This book was very generously given to me by a fellow Tadeno fan (Thanks again, Att!). It's my favorite of the 4 (plus an anthology containing a story by her) Tadeno books I have, and I'm posting my 2 favorite non-licensed stories from it here.
If you like Tadeno's work, she has a book out in English from ALC Publishing, Works. Also, she has a wonderful story in the upcoming Yuri Monogatari 5 (info here and here), currently available for preorder from ALC Publishing (That isn't meant to be a shameless plug for ALC's new book, honest. I thought Tadeno's story was excellent--not to mention a refreshing change of pace from the average yuri manga--and if you like what I'm posting from Lavender of Romance 6, I think you'll agree. In fact, the story in YM5 is from LoR6.).
If you want to buy Tadeno's books in Japanese, you might be a bit out of luck; last I checked, she seemed to no longer be taking orders through her website (I don't think she was at Comiket 72, either), though I suppose it's possible that her stuff will pop up at Yahoo Japan auctions or in used bookstores. Oh, and if you happen to be going to Yuricon 2007, it's possible Tadeno books will be available to read in the library there, though I don't know for certain.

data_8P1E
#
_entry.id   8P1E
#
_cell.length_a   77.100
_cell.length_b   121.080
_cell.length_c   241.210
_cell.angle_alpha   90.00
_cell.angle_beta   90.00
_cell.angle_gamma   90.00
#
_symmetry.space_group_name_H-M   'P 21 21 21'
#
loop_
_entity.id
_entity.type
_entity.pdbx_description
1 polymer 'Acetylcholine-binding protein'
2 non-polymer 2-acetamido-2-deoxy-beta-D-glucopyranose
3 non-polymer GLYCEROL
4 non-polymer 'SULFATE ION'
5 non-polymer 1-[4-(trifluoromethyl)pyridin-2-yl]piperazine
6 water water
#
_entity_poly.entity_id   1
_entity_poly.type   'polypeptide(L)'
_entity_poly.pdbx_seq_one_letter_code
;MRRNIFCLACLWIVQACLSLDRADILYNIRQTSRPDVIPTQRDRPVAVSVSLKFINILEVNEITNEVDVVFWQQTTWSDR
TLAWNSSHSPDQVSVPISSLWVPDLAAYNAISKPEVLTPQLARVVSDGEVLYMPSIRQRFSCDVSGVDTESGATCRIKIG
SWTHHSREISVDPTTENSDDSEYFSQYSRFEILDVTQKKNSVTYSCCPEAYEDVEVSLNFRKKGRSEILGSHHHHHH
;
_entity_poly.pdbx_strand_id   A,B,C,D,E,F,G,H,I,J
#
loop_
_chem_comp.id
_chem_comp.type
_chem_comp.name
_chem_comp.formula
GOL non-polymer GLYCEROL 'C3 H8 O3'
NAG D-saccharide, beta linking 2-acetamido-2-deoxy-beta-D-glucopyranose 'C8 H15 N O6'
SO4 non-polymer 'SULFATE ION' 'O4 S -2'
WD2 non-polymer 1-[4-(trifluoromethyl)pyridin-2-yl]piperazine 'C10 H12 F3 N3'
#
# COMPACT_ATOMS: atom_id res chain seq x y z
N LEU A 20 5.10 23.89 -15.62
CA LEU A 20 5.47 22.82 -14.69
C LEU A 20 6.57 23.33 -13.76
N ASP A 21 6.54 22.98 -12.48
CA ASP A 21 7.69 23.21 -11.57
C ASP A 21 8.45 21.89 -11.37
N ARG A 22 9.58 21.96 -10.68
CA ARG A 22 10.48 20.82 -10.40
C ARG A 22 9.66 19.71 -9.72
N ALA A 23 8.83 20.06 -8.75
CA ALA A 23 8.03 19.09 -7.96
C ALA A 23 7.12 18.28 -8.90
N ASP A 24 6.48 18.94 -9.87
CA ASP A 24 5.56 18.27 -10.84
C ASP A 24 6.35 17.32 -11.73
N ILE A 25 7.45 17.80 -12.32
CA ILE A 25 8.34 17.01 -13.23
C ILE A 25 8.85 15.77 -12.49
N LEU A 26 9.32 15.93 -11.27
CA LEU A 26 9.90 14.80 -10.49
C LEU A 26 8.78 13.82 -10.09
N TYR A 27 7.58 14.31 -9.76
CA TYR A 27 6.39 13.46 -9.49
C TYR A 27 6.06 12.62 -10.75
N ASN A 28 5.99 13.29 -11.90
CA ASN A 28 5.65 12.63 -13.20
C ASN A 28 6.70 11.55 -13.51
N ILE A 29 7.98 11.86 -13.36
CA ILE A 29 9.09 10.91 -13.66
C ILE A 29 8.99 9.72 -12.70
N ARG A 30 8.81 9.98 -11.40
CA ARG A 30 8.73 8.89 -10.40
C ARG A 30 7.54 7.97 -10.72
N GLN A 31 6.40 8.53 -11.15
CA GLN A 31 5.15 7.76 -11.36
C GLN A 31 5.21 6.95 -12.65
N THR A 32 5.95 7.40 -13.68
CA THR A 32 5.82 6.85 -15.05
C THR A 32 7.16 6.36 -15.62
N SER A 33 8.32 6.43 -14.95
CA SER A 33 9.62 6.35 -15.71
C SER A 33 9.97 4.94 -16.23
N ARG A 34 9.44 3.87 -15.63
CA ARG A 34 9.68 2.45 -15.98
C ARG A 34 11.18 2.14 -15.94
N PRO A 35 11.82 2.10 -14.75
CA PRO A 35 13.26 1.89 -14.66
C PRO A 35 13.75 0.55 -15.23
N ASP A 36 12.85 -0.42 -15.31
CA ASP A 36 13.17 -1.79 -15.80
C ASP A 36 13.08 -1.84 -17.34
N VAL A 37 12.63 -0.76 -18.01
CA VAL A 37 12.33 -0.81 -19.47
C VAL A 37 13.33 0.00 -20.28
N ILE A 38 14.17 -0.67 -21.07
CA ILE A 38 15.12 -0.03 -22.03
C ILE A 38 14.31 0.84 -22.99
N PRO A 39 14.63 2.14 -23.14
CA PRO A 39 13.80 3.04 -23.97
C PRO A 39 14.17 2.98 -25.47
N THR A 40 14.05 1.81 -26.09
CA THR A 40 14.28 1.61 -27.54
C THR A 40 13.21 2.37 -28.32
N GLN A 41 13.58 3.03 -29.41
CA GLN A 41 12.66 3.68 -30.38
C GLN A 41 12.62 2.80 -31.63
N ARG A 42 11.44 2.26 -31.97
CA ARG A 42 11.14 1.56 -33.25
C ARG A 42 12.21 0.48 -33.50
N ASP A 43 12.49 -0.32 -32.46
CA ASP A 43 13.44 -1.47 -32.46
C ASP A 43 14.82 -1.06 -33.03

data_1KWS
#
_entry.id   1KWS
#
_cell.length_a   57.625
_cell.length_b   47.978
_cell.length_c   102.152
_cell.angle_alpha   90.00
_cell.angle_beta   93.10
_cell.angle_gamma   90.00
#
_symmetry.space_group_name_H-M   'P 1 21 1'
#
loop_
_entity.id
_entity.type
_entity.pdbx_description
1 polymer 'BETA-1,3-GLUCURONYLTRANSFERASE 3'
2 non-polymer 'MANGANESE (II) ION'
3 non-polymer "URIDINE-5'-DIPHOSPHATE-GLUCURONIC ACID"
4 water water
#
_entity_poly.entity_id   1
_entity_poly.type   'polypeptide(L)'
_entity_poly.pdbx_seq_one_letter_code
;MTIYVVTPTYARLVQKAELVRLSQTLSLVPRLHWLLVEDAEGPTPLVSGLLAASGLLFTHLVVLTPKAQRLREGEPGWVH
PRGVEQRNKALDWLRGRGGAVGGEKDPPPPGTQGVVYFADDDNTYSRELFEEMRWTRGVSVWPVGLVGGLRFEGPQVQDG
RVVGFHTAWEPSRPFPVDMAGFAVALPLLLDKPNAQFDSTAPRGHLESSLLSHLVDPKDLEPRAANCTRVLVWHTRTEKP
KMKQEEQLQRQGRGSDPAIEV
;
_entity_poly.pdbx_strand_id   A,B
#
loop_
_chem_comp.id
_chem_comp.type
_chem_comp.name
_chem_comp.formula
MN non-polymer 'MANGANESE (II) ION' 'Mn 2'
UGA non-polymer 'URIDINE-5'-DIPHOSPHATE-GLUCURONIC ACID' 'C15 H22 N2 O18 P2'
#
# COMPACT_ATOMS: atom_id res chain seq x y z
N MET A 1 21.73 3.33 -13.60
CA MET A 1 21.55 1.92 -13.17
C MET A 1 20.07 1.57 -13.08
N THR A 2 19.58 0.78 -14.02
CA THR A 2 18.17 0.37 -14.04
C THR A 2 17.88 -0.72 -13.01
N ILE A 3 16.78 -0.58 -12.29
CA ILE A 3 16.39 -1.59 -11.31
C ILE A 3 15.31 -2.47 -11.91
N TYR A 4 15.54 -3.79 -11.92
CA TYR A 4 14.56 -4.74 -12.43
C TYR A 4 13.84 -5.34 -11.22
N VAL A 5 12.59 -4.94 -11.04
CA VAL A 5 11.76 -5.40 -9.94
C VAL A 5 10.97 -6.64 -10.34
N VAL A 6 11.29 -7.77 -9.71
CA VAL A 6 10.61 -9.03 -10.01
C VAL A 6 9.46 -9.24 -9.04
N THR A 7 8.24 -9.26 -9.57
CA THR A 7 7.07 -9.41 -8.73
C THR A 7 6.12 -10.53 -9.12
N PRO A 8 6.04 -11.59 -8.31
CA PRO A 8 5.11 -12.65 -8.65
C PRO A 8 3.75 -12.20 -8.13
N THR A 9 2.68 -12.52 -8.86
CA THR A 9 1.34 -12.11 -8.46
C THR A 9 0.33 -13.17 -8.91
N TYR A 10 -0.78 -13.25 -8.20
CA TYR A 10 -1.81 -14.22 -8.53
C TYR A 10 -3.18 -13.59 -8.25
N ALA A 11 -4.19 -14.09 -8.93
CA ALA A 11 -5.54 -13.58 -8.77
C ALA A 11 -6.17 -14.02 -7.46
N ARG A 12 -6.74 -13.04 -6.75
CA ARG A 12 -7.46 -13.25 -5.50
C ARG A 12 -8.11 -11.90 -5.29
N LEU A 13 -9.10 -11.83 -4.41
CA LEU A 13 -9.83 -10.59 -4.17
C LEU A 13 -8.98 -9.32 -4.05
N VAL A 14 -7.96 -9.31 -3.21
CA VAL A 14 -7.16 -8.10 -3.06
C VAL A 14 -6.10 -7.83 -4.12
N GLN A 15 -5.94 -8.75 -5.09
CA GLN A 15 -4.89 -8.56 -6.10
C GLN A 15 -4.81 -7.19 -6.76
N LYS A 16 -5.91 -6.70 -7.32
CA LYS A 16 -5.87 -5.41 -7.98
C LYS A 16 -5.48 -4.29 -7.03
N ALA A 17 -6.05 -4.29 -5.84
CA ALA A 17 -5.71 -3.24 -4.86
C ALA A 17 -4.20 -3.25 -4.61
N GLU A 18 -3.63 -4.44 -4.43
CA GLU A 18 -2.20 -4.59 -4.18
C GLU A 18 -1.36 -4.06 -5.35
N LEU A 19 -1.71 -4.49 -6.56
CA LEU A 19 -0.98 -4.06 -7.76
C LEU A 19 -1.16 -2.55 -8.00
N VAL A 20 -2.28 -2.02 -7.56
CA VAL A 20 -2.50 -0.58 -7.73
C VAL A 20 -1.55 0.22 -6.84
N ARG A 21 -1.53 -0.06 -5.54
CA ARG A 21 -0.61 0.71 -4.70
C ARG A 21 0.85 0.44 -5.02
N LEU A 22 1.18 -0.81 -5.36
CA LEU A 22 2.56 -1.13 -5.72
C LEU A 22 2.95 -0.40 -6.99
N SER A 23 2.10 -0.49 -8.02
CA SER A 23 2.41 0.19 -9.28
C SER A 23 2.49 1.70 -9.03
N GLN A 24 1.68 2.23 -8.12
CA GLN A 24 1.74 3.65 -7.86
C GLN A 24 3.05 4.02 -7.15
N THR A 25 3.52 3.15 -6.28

"The 30th Christmas," about two old ladies. I loved this story to pieces.
Ryouko is singing Christmas carols, but she's mixing them all together. Naturally, Kazuko comments that Ryouko doesn't remember her Christmas carols. By the way, Kazuko and Ryouko address each other with the "-chan" suffix. It's kind of sweet. :)
Ryouko is about to leave for work, and Kazuko tells her not to bring KFC or a cake or anything home with her--they'll get in trouble with the doctor. But of course Ryouko has already reserved one (a cake, I'm guessing), lol. She points out that it's a special occasion, but Kazuko counters that with the fact that they're Buddhists.